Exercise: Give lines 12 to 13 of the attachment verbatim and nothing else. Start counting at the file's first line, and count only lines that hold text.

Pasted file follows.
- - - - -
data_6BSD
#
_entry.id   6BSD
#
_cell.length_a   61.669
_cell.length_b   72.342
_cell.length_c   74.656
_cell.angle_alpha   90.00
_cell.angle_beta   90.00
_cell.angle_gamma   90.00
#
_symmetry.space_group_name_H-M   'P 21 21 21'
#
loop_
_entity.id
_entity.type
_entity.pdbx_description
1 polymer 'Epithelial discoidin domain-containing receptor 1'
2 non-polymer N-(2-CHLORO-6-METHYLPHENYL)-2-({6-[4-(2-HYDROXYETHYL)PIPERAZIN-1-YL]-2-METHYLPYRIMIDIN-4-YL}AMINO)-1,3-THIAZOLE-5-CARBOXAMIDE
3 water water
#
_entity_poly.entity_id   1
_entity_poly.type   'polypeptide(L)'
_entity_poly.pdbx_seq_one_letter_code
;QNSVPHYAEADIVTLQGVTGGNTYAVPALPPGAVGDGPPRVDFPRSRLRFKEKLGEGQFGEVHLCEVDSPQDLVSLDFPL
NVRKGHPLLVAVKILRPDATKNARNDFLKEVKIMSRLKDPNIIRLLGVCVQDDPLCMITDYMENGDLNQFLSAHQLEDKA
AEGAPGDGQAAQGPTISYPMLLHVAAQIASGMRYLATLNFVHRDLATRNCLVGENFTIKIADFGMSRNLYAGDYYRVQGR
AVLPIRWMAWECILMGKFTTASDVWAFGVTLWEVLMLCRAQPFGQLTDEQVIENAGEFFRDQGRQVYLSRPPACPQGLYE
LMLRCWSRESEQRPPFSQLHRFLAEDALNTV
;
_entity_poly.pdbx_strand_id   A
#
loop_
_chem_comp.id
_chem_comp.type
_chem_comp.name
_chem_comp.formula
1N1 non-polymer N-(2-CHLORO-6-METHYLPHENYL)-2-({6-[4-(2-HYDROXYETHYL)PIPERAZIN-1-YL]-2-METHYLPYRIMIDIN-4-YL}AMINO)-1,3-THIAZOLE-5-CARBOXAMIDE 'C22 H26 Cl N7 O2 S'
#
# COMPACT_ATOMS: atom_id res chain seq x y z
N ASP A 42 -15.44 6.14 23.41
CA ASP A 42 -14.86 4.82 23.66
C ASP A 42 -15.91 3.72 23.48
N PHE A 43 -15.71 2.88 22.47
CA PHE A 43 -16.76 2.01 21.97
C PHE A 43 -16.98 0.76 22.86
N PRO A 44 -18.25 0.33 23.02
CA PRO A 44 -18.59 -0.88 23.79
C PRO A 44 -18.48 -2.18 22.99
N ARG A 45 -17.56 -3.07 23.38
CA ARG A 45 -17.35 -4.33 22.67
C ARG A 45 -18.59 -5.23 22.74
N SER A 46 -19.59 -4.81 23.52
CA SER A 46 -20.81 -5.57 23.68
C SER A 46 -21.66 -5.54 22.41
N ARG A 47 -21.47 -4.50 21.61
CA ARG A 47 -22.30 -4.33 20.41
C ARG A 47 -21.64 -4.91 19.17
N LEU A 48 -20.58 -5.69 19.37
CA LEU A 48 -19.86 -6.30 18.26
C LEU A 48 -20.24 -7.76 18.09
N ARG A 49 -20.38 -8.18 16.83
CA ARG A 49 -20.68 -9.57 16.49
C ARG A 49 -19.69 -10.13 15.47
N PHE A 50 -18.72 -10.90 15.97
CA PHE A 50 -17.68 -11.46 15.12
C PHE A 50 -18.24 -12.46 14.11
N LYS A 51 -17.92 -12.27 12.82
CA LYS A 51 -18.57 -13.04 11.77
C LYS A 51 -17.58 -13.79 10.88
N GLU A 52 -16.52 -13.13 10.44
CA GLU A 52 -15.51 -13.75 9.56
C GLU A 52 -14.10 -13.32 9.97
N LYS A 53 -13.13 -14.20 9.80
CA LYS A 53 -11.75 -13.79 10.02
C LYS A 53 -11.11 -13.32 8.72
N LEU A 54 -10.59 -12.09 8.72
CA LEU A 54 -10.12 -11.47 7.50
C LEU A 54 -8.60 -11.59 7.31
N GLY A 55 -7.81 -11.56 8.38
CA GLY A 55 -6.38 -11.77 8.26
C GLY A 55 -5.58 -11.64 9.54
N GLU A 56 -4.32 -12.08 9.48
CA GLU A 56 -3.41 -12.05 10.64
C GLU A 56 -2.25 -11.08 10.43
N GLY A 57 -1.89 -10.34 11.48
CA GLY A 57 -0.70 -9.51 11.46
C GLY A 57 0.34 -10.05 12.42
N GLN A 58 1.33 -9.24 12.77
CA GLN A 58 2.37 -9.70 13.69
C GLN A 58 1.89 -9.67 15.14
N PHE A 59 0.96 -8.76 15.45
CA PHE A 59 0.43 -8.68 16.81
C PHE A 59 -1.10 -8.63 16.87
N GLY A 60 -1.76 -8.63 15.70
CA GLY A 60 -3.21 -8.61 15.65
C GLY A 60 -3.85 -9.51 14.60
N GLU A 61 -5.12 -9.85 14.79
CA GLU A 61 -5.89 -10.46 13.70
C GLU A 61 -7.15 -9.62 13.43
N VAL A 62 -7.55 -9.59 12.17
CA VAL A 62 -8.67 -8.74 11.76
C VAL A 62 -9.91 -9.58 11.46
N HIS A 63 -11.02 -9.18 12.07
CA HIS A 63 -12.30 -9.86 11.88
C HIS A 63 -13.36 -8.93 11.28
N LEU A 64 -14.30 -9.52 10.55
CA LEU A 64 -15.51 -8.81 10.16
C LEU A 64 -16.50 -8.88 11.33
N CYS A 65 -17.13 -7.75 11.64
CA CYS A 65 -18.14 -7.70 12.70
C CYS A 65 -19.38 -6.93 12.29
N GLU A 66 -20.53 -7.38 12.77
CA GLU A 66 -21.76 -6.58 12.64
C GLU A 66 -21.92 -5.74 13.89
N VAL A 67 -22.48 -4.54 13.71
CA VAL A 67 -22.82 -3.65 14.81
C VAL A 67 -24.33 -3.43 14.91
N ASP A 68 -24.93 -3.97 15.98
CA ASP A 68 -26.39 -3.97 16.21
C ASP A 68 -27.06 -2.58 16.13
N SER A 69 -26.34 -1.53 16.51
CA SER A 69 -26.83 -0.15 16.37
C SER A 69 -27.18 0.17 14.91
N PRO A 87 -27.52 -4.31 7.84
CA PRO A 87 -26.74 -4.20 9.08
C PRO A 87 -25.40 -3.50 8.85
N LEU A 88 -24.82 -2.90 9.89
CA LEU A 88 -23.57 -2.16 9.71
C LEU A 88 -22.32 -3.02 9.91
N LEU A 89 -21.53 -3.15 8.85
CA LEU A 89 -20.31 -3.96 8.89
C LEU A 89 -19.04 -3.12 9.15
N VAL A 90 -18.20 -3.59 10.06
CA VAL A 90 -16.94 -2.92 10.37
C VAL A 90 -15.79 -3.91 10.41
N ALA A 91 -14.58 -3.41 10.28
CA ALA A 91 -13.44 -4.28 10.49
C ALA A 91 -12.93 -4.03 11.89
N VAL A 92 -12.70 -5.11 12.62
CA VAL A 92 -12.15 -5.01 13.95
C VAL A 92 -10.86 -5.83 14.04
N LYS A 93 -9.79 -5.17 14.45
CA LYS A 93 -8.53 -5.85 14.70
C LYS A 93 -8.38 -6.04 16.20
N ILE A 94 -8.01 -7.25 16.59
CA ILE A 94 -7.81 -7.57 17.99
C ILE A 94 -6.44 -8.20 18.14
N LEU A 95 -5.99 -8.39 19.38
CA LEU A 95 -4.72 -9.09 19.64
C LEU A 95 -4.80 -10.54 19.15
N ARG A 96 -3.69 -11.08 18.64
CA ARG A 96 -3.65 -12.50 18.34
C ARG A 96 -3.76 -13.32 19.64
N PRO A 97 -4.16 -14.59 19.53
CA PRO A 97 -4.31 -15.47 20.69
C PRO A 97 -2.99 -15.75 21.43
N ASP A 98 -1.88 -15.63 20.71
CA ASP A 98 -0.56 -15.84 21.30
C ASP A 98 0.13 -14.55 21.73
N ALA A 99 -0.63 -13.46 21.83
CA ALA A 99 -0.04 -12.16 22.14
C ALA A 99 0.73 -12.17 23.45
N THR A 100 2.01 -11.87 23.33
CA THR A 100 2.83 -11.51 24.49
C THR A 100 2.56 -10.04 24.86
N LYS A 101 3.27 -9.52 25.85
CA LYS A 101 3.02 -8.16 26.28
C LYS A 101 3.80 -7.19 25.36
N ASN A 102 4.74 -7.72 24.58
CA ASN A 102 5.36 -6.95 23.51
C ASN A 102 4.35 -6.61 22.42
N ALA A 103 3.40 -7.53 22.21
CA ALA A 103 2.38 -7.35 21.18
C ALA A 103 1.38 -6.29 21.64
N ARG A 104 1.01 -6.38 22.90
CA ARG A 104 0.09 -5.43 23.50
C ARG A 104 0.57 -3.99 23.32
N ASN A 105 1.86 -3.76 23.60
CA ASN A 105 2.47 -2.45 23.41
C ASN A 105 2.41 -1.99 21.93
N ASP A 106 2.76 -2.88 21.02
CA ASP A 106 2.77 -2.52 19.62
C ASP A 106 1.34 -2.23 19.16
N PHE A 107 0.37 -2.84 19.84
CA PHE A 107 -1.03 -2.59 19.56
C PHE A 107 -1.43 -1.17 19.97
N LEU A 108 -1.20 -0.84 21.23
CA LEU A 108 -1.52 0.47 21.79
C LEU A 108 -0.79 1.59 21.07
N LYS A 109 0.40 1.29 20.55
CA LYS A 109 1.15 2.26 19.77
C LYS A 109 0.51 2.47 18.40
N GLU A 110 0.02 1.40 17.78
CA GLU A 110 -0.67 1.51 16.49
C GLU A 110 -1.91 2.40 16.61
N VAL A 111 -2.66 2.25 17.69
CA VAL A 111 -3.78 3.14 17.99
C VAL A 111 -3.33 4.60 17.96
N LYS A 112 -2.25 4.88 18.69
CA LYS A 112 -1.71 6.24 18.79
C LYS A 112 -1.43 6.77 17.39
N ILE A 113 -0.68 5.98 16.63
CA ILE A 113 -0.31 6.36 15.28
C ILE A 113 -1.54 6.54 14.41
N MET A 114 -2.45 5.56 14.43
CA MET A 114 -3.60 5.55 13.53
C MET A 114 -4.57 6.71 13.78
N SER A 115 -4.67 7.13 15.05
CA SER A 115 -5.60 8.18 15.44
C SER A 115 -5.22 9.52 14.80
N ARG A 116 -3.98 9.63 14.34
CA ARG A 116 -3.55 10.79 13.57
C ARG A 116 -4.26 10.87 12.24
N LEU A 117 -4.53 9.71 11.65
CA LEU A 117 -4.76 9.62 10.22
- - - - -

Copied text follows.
_symmetry.space_group_name_H-M   'P 21 21 21'
#